To comply with the General Data Protection Regulation (GDPR) all companies need to know what personal data is being recorded and held on their systems, whether it be employees, clients, suppliers or other stakeholders. Typically this will require an information or data audit – but be careful how you go about it!
The Information Commissioner’s Office recommends in its ’12 Steps’ checklist for GDPR:
You should document what personal data you hold, where it came from and who you share it with. You may need to organise an information audit.
How the GDPR Data Audit works in practice…
The Data Protection Officer (DPO) – or whoever is in charge of data privacy and protection – will likely produce a nice big spreadsheet with details of where all the personal data in the organisation can be found.
This will have lots of detail – the reason for collecting and holding each bit of data, where it is stored, how long it is held for, whether it is archived or backed up and where those archives and backups are held, which third parties have access to each piece of data, where and how it is processed, etc., etc.
In the days before GDPR, for many organisations, personal data would have been all over the place – in lots of different locations, databases and applications – and likely no single person would have known where to look for it all.
Now we’ll have all the details in a single document – what is being stored and where to find it.
This spreadsheet will likely be saved in the ‘GDPR Compliance’ folder and it will probably be called something like ‘ACME Inc GDPR Data Audit – draft.xlsx’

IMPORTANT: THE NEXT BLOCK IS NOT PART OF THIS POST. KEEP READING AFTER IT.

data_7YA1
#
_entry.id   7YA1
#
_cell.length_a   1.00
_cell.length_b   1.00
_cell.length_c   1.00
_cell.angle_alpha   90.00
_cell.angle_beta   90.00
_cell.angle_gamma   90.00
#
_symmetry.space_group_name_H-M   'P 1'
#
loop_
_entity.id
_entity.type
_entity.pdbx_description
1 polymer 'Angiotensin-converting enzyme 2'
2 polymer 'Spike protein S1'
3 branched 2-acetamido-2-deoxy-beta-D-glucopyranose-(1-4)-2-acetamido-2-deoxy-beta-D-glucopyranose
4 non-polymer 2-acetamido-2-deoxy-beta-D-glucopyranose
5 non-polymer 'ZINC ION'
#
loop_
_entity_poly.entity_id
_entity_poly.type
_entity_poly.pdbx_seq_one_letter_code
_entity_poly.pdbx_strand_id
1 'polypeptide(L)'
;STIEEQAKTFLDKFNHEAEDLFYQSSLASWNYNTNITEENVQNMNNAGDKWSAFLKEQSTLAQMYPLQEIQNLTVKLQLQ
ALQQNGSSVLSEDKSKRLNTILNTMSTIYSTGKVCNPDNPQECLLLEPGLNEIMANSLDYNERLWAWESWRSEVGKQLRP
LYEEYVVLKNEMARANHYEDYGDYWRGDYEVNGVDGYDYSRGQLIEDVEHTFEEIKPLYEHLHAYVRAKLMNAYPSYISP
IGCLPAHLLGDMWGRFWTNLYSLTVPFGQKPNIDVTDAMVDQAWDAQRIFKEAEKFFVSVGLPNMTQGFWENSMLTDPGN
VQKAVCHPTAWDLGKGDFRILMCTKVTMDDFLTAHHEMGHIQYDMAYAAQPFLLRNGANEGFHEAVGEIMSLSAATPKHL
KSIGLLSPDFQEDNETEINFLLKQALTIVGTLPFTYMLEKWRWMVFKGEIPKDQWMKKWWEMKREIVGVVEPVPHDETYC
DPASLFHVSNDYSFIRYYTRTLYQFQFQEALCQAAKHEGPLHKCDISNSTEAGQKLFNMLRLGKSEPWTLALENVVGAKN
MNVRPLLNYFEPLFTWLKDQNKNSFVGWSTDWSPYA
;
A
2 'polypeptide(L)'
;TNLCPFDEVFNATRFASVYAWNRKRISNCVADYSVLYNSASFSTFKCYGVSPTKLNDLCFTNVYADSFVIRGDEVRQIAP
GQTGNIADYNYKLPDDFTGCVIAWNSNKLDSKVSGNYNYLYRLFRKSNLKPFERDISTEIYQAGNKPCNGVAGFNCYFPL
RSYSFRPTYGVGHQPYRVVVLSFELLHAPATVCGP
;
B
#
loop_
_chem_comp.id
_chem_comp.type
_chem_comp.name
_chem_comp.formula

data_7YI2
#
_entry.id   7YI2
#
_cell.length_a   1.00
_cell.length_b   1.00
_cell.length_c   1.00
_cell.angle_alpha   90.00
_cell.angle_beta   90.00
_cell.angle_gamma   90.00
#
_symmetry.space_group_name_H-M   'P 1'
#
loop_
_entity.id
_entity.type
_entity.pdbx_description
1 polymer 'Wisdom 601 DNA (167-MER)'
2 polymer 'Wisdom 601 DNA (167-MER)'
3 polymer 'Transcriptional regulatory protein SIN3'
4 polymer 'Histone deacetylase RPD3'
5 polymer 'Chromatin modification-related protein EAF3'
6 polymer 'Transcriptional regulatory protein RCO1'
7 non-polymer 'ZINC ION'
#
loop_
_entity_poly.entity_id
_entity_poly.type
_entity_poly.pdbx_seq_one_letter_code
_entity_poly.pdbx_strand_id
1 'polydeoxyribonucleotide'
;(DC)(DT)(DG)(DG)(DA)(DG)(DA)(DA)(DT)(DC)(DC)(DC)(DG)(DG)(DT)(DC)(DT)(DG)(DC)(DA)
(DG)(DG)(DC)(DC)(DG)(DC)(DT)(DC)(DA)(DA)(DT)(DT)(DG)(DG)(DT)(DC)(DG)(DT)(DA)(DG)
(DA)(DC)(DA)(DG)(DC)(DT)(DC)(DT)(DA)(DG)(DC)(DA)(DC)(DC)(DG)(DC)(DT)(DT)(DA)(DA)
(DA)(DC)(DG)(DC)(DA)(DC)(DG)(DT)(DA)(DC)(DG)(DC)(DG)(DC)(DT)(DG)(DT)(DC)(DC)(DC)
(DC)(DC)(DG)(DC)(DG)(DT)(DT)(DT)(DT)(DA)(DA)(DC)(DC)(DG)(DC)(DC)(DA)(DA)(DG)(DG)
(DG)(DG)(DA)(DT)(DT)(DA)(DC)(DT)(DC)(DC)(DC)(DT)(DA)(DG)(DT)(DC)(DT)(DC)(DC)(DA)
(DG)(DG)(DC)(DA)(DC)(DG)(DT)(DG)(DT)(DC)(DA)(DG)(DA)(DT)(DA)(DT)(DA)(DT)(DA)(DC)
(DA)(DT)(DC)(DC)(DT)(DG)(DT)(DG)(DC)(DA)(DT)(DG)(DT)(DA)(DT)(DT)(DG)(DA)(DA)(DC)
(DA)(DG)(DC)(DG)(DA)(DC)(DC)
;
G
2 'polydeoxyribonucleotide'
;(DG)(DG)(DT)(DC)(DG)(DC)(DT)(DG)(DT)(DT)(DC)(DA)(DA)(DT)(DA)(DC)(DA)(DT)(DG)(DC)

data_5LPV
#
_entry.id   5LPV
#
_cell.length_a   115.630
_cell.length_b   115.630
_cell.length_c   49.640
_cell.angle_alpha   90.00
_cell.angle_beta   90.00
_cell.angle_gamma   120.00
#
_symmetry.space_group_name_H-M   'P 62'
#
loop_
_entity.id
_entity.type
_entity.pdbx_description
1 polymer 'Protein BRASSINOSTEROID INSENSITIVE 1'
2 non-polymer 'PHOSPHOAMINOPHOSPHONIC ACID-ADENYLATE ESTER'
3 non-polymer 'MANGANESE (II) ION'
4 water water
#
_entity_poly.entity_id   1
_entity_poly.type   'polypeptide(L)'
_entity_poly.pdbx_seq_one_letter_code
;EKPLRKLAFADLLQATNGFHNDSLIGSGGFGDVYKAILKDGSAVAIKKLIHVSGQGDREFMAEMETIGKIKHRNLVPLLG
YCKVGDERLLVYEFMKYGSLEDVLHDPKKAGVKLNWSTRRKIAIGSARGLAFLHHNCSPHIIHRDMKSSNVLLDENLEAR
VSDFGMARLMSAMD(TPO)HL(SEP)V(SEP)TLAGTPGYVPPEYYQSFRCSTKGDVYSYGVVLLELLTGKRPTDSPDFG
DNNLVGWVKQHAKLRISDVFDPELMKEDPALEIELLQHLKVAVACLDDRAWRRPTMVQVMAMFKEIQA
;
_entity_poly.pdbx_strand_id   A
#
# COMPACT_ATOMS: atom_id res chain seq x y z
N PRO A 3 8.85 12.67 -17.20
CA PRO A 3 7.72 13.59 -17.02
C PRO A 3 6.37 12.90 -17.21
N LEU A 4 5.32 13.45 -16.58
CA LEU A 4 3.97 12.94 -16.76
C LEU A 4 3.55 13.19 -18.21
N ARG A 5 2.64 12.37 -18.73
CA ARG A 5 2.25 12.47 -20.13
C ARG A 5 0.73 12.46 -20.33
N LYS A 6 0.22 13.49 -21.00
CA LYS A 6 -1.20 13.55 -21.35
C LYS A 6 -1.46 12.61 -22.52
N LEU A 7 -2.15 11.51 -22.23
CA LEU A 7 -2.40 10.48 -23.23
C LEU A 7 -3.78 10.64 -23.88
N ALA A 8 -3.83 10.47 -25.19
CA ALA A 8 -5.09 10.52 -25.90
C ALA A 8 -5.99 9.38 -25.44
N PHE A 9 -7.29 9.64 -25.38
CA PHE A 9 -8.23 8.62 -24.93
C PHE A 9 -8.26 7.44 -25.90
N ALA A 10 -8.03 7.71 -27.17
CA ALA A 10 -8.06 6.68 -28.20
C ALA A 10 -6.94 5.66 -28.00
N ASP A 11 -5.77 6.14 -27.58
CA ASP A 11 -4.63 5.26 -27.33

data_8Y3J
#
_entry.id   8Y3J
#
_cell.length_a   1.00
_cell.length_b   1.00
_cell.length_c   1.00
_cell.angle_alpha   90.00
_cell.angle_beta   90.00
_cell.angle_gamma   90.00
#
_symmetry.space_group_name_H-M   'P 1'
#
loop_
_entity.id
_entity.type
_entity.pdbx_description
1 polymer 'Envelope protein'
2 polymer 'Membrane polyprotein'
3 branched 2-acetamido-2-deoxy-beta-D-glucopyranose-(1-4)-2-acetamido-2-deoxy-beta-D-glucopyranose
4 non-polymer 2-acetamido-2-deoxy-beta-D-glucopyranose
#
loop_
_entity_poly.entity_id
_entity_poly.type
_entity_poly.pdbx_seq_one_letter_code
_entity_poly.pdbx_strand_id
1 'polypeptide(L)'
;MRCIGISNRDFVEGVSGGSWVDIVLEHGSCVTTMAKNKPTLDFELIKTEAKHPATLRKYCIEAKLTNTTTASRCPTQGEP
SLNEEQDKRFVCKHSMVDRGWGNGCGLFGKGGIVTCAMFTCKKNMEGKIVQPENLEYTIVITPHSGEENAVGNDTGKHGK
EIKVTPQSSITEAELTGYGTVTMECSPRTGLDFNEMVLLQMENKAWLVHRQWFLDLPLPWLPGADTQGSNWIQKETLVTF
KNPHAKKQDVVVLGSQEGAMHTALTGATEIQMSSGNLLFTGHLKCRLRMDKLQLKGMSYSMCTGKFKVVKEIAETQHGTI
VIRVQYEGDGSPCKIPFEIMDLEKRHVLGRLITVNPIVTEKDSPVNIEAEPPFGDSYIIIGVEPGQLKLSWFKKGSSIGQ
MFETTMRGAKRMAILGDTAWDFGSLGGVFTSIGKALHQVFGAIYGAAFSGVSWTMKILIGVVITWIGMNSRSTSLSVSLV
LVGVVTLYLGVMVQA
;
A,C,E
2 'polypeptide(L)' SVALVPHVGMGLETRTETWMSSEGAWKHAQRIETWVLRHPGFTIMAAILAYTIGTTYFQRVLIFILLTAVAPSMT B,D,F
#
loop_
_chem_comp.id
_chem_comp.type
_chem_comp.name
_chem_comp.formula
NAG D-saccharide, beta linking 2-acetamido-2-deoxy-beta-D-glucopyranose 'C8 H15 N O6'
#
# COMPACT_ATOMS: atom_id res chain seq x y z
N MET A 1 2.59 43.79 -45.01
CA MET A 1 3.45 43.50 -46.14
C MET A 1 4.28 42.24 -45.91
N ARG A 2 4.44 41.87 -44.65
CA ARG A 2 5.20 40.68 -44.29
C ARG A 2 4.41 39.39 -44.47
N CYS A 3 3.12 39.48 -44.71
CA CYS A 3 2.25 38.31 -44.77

A copy (or a share link, but probably not) will be sent to heads of departments along with an email requesting that they ‘check the details’ before it goes in front of the audit committee or the GDPR compliance committee or whatever team has been set up to deal with data privacy and protection.
Heads of department don’t have the time or the inclination to deal with ‘admin’ like this, so they will delegate it to someone below them – probably along with another copy of the document.
This task will find its way down to the lowest level possible – which could be several rungs down the ladder for larger organisations.
Let’s face it, this is the kind of job no-one really wants and if you could delegate things like finding personal data and recording the details and location, who wouldn’t?
On the way down the hierarchy the orginal spreadsheet might have been copied as an attachment, downloaded to local drives or personal or business OneDrives, DropBoxes, Google Drive or other cloud storage. It might even have been printed off and handed over.
So some junior member of staff (maybe the intern) who has no-one below them to delegate this to ends up with the job and will have to deal with it.
If they really want to check what personal data their department is holding, they might have to request a higher level of security access (assuming the most junior member of staff wouldn’t typically have access to all personal data held in their department).
Maybe their security access level will be enhanced to allow them to find personal data – or maybe they will be told to temporarily use someone else’s login so they have the access level they need to find the personal data they need to check.